Pachyderms In Enclosed Spaces

One of the latest contributions to Thomas Cott’s always sharp You’ve Cott Mail newsletter features a trio of posts examining the value of addressing pachyderms in enclosed spaces. There’s a particularly intriguing contribution from Rebecca Atkinson-Lord via The Guardian’s [UK] Theatre Blog where the author considers the positive potential of increased transparency and a culture that doesn’t punish those for exposing unhealthy practices.

Adaptistration People 091Granted, the Sarbanes–Oxley Act of 2002 contains whistleblower protections that extend to nonprofit organizations but I’m not aware of a single instance where it has been set into motion for a performing arts organization. But set aside something as profound as whistleblower protections and focus instead on simply fostering a culture of improved self-regulation where field manages to weed out bad apples and one has to wonder whether or not the field of performing arts would receive a passing grade.

I’m still wrapping up the last few days’ worth of work in my week of living dangerously (it’s been a great ride so far) but Cott’s pointer crossed my mind in conjunction with an article by Robert Trussell in the 4/30/15 edition of the Kansas City Star about the Lyric Opera of Kansas City eliminating the position of artistic director and assigning those duties to the current administrative executive.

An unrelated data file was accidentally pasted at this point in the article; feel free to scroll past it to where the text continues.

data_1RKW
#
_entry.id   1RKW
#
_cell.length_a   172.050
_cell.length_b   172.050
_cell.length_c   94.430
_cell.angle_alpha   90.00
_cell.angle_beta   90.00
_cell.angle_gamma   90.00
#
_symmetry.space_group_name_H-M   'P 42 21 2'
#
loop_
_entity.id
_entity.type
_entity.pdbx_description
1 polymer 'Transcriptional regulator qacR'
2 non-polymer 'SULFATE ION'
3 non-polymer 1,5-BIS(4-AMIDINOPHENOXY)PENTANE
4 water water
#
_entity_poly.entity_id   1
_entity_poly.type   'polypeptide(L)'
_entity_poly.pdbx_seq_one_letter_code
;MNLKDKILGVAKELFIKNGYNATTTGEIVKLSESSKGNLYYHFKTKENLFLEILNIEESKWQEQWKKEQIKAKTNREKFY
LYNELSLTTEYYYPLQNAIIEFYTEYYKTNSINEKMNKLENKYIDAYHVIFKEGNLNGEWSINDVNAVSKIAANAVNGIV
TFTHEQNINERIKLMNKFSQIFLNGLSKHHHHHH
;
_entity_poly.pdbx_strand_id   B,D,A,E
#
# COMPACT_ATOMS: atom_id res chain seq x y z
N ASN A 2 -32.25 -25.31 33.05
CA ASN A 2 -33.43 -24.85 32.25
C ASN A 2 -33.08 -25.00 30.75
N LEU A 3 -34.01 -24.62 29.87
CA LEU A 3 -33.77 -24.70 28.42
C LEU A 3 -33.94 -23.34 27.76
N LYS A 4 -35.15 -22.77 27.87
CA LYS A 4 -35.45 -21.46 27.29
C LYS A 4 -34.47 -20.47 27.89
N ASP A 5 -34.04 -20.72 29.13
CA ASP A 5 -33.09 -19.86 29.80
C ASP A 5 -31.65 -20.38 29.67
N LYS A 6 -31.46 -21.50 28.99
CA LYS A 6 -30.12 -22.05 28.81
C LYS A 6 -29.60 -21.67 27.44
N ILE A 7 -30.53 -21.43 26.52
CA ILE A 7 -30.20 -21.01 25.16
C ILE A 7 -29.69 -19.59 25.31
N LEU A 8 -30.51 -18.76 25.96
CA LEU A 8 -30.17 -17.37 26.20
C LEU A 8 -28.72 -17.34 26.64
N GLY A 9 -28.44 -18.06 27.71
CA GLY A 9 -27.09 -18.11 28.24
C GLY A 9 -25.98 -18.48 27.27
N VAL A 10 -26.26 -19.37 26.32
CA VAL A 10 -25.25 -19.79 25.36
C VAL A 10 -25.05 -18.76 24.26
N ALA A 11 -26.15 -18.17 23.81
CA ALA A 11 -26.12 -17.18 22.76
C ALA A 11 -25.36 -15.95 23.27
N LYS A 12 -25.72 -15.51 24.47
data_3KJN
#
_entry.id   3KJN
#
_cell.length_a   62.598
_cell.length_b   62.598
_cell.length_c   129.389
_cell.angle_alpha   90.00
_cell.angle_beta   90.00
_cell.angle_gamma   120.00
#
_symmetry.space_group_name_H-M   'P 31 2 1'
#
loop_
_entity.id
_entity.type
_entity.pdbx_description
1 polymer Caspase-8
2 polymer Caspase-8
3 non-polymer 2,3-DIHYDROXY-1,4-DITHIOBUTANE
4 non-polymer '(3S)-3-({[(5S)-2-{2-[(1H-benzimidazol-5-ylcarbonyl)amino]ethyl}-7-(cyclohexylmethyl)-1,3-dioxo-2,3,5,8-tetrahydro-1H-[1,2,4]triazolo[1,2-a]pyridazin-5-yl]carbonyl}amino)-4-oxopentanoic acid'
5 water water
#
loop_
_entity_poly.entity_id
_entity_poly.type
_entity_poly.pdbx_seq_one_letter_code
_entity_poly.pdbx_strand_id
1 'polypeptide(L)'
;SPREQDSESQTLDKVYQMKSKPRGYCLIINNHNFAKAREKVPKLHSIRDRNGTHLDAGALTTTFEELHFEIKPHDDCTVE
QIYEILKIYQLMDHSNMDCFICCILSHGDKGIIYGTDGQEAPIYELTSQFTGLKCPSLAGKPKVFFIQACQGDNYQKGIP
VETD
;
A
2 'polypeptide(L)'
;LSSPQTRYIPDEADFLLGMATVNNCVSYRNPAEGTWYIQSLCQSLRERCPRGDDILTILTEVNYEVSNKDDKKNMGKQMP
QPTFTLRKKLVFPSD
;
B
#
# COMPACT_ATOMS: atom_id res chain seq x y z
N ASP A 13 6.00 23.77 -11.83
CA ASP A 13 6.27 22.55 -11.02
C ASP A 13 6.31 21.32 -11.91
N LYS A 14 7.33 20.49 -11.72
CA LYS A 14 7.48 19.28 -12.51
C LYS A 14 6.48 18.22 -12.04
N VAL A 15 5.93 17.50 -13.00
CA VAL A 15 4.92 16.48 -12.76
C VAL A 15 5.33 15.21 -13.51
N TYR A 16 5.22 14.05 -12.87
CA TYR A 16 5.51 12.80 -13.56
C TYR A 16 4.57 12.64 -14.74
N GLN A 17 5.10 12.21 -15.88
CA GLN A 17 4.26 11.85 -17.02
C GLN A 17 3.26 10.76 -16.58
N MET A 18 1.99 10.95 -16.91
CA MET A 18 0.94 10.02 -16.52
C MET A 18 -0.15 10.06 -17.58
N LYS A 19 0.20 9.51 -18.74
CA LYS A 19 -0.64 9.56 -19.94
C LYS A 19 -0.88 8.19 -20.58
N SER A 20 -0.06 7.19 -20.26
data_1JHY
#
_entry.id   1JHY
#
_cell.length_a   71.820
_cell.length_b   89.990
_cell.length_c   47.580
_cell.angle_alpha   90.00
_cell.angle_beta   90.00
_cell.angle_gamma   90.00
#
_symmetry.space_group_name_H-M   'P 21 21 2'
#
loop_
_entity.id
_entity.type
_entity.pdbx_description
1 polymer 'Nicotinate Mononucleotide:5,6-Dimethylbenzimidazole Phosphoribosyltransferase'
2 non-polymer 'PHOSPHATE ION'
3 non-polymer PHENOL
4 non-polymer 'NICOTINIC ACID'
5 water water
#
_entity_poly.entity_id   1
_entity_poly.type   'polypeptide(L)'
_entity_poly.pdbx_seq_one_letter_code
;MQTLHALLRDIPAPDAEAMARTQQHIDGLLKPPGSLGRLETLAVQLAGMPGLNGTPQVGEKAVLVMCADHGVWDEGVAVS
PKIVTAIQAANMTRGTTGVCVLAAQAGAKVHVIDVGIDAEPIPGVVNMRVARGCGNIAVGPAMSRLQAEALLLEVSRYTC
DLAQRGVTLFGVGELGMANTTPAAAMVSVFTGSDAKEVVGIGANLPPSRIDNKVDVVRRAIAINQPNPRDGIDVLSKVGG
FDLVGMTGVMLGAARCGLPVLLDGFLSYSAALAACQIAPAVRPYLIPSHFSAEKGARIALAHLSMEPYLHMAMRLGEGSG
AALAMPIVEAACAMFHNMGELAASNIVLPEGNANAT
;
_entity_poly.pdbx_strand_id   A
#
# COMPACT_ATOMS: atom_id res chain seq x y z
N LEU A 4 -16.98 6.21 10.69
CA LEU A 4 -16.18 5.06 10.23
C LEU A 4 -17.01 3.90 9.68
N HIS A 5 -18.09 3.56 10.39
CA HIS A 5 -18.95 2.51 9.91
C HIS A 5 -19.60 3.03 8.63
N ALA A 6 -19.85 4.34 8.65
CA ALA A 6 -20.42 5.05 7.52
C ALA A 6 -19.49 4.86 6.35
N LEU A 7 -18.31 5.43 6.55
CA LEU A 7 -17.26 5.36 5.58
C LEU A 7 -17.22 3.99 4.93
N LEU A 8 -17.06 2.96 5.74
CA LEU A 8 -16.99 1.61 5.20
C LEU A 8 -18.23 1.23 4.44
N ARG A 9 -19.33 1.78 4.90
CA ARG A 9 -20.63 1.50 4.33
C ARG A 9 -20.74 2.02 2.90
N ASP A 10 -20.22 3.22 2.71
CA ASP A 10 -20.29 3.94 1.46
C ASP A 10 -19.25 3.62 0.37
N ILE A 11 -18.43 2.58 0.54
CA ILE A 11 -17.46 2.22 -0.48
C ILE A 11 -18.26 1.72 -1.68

Now if you’ll excuse me, I have to go buy some peanuts.

About Drew McManus

"I hear that every time you show up to work with an orchestra, people get fired." Those were the first words out of an executive's mouth after her board chair introduced us. That executive is now a dear colleague and friend but the day that consulting contract began with her orchestra, she was convinced I was a hatchet-man brought in by the board to clean house.

I understand where the trepidation comes from as a great deal of my consulting and technology provider work for arts organizations involves due diligence, separating fact from fiction, interpreting spin, as well as performance review and oversight. So yes, sometimes that work results in one or two individuals "aggressively embracing career change" but far more often than not, it reinforces and clarifies exactly what works and why.

In short, it doesn't matter if you know where all the bodies are buried if you can't keep your own clients out of the ground, and I'm fortunate enough to say that for more than 15 years, I've done exactly that for groups of all budget size from Qatar to Kathmandu.

For fun, I write a daily blog about the orchestra business, provide a platform for arts insiders to speak their mind, keep track of what people in this business get paid, help write a satirical cartoon about orchestra life, hack the arts, and love a good coffee drink.

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